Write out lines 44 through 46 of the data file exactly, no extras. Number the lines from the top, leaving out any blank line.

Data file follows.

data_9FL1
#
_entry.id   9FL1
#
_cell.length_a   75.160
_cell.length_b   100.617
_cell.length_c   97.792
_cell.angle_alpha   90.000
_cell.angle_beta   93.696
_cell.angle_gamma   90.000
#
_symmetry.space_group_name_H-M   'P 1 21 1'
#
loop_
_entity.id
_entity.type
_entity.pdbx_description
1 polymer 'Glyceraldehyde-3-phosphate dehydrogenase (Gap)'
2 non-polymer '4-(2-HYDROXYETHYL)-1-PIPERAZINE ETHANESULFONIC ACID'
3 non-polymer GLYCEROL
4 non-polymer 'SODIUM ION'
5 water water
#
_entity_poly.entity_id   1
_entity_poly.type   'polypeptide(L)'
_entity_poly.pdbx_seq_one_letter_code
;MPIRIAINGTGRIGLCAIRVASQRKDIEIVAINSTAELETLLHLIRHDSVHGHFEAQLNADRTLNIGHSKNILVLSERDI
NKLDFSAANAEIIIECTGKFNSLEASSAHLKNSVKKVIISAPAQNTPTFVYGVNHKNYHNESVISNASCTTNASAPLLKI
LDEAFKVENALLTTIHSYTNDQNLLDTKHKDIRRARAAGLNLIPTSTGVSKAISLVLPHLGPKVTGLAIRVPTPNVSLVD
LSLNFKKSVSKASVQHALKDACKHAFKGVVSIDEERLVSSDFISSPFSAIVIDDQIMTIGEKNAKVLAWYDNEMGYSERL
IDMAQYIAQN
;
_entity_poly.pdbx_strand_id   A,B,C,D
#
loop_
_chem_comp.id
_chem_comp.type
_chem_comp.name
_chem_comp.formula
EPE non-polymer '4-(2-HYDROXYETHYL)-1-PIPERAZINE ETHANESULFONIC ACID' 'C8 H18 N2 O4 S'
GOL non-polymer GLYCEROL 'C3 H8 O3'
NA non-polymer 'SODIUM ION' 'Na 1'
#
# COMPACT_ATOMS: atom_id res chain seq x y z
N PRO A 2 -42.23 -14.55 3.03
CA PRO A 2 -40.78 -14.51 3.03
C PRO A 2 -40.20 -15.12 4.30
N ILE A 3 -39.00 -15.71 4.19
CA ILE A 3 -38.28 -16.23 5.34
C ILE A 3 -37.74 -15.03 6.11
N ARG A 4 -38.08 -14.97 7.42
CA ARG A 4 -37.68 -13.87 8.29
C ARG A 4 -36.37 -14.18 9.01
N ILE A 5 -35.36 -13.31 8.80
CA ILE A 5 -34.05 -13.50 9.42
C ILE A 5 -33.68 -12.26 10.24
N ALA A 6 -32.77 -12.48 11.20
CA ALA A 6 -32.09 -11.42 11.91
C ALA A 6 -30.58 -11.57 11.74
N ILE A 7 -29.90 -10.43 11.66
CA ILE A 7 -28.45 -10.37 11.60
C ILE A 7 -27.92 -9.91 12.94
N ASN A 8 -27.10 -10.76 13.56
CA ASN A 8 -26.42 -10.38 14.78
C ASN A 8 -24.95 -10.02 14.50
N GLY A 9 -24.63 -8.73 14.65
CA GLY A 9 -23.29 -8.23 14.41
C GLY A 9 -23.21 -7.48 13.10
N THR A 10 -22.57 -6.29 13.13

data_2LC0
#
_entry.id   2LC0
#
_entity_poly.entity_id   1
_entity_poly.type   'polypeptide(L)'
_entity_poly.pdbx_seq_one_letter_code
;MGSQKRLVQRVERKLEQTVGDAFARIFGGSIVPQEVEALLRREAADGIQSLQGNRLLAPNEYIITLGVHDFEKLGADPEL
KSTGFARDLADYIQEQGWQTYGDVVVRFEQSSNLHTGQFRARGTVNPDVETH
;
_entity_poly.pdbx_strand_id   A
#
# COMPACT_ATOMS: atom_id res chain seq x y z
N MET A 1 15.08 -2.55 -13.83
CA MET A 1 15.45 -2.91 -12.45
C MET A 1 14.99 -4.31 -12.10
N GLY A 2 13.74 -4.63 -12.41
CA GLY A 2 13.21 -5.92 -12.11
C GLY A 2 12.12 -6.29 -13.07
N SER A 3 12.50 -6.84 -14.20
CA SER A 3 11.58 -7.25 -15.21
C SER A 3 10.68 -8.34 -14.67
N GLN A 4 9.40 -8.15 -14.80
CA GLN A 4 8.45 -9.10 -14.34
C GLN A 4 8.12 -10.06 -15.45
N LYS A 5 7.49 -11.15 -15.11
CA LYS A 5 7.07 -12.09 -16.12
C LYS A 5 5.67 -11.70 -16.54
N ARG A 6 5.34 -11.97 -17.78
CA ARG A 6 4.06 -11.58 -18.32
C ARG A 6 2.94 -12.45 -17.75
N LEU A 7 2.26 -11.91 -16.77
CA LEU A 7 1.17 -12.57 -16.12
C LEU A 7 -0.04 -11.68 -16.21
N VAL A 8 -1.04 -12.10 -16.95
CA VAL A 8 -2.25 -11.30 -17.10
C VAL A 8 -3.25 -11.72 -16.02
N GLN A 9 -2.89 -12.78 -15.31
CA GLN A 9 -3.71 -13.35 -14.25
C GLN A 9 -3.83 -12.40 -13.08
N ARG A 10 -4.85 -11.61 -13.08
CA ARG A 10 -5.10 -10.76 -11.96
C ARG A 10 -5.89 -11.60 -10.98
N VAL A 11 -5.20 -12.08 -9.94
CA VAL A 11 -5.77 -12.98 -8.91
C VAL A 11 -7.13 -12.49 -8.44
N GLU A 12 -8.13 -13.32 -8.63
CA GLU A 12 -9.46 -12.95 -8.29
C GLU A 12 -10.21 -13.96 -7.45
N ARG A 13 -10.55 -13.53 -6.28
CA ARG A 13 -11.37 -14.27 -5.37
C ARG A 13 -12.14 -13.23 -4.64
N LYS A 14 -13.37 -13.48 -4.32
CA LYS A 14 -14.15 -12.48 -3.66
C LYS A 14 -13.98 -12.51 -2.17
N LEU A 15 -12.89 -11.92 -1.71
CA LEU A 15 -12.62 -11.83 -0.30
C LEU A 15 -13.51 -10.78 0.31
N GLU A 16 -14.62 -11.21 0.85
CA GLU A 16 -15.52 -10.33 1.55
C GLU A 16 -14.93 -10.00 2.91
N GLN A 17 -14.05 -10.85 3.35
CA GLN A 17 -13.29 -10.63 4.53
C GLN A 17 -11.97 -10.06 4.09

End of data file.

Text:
# COMPACT_ATOMS: atom_id res chain seq x y z
N PRO A 2 -42.23 -14.55 3.03
CA PRO A 2 -40.78 -14.51 3.03